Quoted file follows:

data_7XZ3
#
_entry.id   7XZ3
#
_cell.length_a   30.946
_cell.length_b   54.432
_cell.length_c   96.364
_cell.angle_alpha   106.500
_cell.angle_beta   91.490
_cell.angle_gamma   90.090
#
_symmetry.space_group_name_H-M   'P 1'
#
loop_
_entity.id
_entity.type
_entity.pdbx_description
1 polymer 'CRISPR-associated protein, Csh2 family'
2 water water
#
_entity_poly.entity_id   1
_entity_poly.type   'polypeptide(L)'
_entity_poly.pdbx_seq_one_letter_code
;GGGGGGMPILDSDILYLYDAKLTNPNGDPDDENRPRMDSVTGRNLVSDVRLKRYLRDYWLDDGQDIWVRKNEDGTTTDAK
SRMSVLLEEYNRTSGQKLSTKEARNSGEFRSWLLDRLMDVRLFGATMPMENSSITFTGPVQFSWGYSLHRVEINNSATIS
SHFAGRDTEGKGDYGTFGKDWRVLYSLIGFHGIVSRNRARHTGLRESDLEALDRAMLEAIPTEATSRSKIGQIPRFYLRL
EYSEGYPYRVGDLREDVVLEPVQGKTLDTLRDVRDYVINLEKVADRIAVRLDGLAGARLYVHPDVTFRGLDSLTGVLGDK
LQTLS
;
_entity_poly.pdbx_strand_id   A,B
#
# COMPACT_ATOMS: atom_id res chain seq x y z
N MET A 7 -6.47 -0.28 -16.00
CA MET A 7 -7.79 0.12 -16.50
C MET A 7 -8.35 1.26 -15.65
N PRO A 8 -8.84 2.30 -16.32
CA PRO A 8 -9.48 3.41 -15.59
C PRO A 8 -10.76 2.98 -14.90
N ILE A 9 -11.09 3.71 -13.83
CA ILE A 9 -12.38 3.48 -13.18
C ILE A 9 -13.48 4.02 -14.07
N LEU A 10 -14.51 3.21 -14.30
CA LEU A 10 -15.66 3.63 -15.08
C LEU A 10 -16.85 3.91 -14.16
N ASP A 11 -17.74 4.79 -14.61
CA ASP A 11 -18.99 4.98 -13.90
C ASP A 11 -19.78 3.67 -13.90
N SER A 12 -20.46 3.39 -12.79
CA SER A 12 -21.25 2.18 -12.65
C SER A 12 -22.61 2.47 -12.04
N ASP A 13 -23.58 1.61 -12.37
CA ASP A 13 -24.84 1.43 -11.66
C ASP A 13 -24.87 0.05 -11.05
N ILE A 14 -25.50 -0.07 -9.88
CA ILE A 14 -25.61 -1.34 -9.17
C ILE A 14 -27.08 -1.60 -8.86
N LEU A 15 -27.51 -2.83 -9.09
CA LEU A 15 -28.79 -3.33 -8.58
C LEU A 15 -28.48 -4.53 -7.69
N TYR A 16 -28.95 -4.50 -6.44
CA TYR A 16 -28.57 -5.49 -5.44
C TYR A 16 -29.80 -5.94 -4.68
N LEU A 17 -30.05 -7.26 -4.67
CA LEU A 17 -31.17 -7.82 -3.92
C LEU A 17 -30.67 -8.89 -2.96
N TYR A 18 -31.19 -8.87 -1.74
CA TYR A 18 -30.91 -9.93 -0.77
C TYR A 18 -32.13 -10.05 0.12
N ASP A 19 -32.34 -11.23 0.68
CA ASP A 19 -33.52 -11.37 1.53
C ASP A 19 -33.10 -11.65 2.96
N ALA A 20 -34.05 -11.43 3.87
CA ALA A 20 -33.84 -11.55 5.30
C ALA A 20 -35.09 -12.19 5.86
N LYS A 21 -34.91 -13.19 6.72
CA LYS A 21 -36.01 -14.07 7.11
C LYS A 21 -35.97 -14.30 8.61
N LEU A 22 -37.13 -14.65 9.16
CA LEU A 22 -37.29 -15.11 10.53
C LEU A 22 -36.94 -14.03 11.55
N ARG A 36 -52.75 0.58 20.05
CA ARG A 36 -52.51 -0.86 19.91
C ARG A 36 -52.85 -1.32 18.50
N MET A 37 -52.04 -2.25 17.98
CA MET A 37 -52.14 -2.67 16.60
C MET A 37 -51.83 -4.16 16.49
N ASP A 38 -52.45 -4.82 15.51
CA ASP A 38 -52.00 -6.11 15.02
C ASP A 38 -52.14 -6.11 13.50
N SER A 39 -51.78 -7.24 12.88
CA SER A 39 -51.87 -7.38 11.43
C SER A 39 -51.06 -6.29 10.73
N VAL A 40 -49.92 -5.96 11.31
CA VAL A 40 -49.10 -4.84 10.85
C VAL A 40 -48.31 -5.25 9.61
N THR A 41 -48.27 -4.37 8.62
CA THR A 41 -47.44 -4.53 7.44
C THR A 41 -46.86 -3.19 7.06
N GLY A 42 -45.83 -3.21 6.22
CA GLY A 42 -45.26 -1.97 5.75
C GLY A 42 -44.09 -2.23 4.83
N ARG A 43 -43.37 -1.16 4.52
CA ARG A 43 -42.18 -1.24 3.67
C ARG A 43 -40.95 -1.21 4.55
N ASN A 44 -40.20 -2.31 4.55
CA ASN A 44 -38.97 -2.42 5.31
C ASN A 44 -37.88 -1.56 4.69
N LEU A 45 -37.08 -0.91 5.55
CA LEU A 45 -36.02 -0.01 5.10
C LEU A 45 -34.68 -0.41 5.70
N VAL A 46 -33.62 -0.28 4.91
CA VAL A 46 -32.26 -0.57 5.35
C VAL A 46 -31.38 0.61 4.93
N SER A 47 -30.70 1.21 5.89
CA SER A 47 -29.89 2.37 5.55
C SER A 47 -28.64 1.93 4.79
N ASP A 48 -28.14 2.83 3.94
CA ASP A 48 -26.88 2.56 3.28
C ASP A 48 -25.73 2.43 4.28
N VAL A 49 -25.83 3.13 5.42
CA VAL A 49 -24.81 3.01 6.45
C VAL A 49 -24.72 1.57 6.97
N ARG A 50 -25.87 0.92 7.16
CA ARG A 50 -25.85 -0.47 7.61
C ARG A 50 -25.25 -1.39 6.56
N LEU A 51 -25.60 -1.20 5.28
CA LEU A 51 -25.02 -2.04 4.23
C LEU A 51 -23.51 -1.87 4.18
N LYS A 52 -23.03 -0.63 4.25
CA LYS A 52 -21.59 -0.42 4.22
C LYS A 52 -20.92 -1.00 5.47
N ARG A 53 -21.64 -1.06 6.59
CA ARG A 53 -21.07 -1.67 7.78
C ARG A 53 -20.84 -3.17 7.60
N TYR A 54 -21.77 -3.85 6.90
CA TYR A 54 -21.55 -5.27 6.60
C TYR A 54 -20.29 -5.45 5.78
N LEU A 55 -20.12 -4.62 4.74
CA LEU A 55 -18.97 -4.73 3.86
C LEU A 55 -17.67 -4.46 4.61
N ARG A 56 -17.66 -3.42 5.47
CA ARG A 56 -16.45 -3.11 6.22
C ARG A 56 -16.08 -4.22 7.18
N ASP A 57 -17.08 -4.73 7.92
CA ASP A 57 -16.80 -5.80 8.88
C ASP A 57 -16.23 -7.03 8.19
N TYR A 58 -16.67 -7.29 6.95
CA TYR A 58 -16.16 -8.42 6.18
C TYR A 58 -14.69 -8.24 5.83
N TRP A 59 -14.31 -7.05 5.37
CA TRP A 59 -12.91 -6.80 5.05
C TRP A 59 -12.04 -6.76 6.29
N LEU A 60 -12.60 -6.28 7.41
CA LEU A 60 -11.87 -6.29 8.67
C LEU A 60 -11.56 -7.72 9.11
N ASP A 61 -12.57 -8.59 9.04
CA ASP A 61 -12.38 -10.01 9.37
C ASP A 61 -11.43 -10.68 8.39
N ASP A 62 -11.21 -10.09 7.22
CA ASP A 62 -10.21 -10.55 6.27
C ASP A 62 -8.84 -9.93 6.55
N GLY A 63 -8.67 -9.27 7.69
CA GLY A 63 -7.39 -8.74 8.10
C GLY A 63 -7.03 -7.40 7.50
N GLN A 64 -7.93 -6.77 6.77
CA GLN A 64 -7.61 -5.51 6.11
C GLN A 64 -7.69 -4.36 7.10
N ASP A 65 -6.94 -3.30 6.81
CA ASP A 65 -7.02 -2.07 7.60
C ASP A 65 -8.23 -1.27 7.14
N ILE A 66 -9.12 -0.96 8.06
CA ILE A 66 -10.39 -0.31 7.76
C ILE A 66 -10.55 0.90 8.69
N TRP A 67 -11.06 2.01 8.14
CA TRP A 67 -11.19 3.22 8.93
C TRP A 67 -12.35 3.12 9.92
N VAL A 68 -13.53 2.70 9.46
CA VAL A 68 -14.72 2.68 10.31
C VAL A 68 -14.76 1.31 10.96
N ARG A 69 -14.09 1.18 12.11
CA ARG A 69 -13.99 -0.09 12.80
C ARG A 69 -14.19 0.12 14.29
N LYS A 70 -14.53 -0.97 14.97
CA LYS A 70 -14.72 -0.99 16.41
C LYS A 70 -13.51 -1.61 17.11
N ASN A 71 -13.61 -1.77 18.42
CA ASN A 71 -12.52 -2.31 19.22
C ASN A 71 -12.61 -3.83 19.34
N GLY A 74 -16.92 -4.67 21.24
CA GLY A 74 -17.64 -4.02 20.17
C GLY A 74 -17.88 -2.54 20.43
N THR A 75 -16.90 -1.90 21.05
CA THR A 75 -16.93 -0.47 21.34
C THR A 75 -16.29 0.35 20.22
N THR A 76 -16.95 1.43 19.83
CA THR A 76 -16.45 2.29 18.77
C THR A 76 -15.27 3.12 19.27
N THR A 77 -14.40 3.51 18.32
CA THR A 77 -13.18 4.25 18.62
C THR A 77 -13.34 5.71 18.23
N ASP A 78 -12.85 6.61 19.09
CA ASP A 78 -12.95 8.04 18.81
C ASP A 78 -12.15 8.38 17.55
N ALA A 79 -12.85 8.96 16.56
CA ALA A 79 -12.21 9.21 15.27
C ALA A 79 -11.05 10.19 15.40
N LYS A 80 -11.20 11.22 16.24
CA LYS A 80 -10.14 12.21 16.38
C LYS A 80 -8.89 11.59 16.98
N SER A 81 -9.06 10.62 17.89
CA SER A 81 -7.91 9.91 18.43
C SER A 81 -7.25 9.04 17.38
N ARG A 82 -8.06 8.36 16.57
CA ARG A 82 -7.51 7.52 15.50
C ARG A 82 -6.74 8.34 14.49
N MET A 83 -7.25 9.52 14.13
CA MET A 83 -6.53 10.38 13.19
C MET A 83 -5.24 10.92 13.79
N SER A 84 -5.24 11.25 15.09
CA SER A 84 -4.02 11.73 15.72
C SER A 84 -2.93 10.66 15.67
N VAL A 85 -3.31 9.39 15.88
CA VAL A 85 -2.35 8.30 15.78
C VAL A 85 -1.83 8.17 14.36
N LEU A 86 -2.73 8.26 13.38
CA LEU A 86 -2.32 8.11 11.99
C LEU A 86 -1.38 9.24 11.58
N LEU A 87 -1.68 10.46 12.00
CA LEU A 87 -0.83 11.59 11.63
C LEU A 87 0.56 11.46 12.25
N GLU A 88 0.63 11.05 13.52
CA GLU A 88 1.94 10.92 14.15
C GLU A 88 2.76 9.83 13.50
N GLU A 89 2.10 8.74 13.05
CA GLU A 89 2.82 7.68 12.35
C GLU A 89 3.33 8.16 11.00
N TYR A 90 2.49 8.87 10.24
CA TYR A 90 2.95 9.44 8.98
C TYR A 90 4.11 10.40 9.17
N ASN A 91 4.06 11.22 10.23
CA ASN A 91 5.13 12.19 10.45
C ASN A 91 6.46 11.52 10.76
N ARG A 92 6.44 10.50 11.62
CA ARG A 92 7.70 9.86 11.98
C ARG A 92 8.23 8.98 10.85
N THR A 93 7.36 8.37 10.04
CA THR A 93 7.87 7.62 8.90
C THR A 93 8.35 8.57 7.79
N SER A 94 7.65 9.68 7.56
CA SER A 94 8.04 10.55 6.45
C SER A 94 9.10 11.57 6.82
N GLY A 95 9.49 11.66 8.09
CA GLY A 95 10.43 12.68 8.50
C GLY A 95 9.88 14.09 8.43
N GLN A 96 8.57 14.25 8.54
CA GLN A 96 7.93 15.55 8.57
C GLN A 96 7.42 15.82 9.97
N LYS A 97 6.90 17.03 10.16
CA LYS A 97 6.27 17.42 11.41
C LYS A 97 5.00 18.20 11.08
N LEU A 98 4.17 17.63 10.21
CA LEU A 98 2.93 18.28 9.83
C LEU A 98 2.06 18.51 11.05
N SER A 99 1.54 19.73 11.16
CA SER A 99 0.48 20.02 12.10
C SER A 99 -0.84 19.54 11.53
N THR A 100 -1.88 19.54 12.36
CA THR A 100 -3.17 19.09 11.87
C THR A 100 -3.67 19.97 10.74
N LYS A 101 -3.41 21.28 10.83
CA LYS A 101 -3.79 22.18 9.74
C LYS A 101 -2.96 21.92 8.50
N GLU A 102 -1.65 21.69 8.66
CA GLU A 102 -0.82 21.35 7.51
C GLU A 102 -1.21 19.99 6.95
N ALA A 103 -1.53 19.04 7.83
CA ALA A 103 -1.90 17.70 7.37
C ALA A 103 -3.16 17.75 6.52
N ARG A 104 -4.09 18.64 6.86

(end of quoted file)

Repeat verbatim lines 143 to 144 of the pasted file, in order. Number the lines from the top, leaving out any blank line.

C ARG A 56 -16.08 -4.22 7.18
N ASP A 57 -17.08 -4.73 7.92